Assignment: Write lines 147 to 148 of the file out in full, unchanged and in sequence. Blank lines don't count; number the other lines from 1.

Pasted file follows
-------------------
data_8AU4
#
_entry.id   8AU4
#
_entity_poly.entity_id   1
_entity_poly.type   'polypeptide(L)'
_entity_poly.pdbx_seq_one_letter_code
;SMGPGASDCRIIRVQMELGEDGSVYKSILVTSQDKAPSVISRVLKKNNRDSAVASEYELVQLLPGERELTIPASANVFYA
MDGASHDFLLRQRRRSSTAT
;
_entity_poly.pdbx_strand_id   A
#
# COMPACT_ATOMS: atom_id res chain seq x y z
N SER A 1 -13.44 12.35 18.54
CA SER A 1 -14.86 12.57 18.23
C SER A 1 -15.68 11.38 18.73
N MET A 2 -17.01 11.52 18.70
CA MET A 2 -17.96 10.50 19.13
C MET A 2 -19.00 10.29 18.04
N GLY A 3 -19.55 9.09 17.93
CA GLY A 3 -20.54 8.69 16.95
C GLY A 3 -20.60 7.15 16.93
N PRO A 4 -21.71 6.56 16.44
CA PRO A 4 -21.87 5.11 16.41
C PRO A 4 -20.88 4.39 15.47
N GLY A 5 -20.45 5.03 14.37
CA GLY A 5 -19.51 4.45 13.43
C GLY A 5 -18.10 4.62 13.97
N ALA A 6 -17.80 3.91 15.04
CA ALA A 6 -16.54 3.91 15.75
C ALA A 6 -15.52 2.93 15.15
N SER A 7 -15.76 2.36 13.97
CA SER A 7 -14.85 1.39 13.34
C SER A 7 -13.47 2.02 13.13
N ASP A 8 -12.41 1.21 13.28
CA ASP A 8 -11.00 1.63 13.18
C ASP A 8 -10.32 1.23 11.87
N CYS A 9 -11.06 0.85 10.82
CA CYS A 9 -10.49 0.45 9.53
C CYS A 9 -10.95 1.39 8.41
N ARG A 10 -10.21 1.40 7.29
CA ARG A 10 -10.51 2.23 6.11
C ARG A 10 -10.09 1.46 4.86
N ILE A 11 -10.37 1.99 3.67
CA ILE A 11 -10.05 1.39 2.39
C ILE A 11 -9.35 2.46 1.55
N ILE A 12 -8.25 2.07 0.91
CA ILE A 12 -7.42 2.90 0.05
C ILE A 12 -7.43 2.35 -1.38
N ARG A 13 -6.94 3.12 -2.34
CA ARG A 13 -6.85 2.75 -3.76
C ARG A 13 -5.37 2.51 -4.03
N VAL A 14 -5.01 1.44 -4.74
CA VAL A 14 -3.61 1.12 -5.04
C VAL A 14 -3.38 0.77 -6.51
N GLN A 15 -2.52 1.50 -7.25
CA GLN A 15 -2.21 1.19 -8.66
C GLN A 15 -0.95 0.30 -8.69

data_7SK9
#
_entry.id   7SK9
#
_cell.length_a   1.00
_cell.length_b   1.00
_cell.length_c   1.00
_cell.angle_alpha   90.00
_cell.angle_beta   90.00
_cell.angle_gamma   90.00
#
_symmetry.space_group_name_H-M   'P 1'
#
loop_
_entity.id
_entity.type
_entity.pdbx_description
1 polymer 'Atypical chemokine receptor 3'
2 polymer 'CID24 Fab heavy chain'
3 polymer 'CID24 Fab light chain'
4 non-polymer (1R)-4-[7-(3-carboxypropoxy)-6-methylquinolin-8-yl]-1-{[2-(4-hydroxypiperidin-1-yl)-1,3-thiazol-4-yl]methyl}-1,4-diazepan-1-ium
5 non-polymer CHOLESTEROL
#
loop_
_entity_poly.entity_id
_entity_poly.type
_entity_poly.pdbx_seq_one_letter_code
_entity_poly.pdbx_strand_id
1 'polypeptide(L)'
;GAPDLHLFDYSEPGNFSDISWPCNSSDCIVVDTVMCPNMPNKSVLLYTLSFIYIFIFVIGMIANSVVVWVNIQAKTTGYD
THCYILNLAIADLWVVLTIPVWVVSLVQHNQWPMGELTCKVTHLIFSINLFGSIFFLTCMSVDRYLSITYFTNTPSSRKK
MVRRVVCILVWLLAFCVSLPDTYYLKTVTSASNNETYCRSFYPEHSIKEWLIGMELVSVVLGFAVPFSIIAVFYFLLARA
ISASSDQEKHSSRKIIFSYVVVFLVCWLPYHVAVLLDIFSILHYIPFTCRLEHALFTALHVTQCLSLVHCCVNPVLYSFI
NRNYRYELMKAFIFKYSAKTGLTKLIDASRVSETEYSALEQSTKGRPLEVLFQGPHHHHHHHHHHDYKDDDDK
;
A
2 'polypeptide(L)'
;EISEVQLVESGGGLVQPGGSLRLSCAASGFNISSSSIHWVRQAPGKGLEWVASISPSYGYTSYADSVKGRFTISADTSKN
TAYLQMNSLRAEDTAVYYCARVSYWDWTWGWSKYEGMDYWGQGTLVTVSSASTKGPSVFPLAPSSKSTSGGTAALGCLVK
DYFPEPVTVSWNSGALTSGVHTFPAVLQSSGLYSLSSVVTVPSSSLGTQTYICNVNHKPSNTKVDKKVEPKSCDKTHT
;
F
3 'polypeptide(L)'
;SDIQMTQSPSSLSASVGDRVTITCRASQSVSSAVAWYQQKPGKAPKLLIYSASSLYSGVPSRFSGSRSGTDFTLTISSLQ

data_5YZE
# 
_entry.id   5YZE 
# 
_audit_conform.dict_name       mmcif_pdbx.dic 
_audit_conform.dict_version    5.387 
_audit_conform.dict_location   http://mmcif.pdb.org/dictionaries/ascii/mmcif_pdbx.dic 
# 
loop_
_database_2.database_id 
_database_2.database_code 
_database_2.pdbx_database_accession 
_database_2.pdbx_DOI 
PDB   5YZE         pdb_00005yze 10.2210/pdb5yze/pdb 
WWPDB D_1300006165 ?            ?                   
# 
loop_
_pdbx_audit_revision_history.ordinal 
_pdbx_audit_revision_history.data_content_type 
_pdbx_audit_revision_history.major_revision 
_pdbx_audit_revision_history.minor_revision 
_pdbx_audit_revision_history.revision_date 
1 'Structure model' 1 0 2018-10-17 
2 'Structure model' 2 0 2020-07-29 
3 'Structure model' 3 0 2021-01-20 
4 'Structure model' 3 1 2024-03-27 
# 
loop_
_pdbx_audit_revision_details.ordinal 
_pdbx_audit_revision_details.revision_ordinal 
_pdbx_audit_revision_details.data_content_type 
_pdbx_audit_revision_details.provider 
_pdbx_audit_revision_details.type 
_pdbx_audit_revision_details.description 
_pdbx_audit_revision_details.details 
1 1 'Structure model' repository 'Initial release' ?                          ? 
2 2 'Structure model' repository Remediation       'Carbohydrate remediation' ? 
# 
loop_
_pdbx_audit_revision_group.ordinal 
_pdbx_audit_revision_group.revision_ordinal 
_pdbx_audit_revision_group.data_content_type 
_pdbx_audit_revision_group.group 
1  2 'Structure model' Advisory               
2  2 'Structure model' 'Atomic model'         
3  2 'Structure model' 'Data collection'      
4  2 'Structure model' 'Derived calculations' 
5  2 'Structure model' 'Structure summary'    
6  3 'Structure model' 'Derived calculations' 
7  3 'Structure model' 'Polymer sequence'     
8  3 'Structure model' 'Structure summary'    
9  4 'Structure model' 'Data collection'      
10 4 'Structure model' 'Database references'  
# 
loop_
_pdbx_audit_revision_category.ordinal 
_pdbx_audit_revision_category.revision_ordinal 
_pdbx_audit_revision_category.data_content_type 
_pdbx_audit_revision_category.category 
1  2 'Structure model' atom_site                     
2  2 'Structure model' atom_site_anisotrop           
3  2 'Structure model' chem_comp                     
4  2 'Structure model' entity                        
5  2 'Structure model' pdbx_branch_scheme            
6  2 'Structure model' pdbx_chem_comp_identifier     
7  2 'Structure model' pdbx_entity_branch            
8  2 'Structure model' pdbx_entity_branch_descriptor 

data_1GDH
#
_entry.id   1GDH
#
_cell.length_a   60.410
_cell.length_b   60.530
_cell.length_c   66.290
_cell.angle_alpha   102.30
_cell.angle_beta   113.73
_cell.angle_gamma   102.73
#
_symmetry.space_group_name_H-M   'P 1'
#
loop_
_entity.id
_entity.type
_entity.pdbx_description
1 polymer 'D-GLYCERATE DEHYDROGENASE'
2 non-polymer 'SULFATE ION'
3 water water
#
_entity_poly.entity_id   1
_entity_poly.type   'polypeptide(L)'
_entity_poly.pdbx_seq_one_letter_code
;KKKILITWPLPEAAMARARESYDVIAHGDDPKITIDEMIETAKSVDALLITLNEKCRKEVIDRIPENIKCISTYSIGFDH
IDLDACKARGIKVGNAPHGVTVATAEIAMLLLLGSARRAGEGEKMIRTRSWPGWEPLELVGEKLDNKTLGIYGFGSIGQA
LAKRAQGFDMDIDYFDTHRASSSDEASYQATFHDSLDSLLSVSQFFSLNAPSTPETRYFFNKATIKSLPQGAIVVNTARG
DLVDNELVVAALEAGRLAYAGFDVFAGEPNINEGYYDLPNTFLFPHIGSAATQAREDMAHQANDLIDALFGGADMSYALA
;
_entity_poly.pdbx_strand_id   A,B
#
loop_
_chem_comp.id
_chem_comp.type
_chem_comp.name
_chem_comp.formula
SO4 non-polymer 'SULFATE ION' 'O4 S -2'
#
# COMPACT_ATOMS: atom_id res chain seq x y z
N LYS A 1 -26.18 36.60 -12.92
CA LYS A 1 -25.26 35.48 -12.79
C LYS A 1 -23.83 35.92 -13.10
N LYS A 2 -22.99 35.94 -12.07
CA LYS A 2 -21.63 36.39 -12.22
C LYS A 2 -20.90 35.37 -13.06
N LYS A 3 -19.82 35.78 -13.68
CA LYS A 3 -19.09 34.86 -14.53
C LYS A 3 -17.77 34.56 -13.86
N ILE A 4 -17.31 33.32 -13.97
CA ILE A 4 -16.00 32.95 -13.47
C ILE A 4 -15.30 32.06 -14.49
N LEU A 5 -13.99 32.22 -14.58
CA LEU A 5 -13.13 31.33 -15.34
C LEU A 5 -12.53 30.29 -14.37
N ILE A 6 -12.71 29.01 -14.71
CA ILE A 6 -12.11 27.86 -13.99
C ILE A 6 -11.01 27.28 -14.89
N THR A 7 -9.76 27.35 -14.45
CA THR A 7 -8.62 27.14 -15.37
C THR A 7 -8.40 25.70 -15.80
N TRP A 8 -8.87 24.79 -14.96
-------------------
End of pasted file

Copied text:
2  2 'Structure model' 'Atomic model'         
3  2 'Structure model' 'Data collection'      